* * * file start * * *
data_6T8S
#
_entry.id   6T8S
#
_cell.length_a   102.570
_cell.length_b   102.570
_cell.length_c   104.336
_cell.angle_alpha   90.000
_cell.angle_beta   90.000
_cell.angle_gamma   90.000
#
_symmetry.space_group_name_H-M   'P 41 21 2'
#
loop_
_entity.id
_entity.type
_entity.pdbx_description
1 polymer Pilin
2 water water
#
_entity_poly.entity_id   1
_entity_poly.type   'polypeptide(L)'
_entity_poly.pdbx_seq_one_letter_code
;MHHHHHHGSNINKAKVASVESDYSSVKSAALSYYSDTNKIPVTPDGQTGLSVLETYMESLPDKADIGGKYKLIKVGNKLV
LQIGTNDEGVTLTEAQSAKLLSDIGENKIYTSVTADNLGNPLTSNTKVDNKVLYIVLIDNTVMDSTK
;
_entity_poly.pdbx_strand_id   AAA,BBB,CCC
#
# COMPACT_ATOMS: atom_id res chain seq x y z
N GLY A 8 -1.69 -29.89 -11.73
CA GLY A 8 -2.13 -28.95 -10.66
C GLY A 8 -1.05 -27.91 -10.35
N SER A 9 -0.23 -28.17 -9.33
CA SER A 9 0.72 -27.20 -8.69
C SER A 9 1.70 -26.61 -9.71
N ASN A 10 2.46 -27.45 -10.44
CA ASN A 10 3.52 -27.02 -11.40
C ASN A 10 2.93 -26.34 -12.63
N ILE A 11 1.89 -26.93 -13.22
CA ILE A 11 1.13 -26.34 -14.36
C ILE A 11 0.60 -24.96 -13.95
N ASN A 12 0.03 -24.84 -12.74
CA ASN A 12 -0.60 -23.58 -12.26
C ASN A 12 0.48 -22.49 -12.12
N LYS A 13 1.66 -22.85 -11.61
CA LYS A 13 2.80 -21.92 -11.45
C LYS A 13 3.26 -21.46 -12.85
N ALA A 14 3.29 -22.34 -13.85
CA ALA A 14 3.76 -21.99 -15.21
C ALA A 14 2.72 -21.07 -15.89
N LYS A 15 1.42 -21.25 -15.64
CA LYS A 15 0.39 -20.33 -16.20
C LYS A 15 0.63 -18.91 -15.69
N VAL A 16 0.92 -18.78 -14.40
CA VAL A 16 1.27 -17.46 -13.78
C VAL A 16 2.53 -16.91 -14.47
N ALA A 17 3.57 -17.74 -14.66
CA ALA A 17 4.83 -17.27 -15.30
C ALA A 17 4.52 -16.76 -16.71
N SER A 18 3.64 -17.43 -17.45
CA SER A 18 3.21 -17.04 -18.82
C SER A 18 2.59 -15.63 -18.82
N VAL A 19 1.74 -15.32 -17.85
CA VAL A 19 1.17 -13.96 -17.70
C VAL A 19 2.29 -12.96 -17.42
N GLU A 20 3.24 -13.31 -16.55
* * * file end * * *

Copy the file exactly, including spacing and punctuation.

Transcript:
data_6T8S
#
_entry.id   6T8S
#
_cell.length_a   102.570
_cell.length_b   102.570
_cell.length_c   104.336
_cell.angle_alpha   90.000
_cell.angle_beta   90.000
_cell.angle_gamma   90.000
#
_symmetry.space_group_name_H-M   'P 41 21 2'
#
loop_
_entity.id
_entity.type
_entity.pdbx_description
1 polymer Pilin
2 water water
#
_entity_poly.entity_id   1
_entity_poly.type   'polypeptide(L)'
_entity_poly.pdbx_seq_one_letter_code
;MHHHHHHGSNINKAKVASVESDYSSVKSAALSYYSDTNKIPVTPDGQTGLSVLETYMESLPDKADIGGKYKLIKVGNKLV
LQIGTNDEGVTLTEAQSAKLLSDIGENKIYTSVTADNLGNPLTSNTKVDNKVLYIVLIDNTVMDSTK
;
_entity_poly.pdbx_strand_id   AAA,BBB,CCC
#
# COMPACT_ATOMS: atom_id res chain seq x y z
N GLY A 8 -1.69 -29.89 -11.73
CA GLY A 8 -2.13 -28.95 -10.66
C GLY A 8 -1.05 -27.91 -10.35
N SER A 9 -0.23 -28.17 -9.33
CA SER A 9 0.72 -27.20 -8.69
C SER A 9 1.70 -26.61 -9.71
N ASN A 10 2.46 -27.45 -10.44
CA ASN A 10 3.52 -27.02 -11.40
C ASN A 10 2.93 -26.34 -12.63
N ILE A 11 1.89 -26.93 -13.22
CA ILE A 11 1.13 -26.34 -14.36
C ILE A 11 0.60 -24.96 -13.95
N ASN A 12 0.03 -24.84 -12.74
CA ASN A 12 -0.60 -23.58 -12.26
C ASN A 12 0.48 -22.49 -12.12
N LYS A 13 1.66 -22.85 -11.61
CA LYS A 13 2.80 -21.92 -11.45
C LYS A 13 3.26 -21.46 -12.85
N ALA A 14 3.29 -22.34 -13.85
CA ALA A 14 3.76 -21.99 -15.21
C ALA A 14 2.72 -21.07 -15.89
N LYS A 15 1.42 -21.25 -15.64
CA LYS A 15 0.39 -20.33 -16.20
C LYS A 15 0.63 -18.91 -15.69
N VAL A 16 0.92 -18.78 -14.40
CA VAL A 16 1.27 -17.46 -13.78
C VAL A 16 2.53 -16.91 -14.47
N ALA A 17 3.57 -17.74 -14.66
CA ALA A 17 4.83 -17.27 -15.30
C ALA A 17 4.52 -16.76 -16.71
N SER A 18 3.64 -17.43 -17.45
CA SER A 18 3.21 -17.04 -18.82
C SER A 18 2.59 -15.63 -18.82
N VAL A 19 1.74 -15.32 -17.85
CA VAL A 19 1.17 -13.96 -17.70
C VAL A 19 2.29 -12.96 -17.42
N GLU A 20 3.24 -13.31 -16.55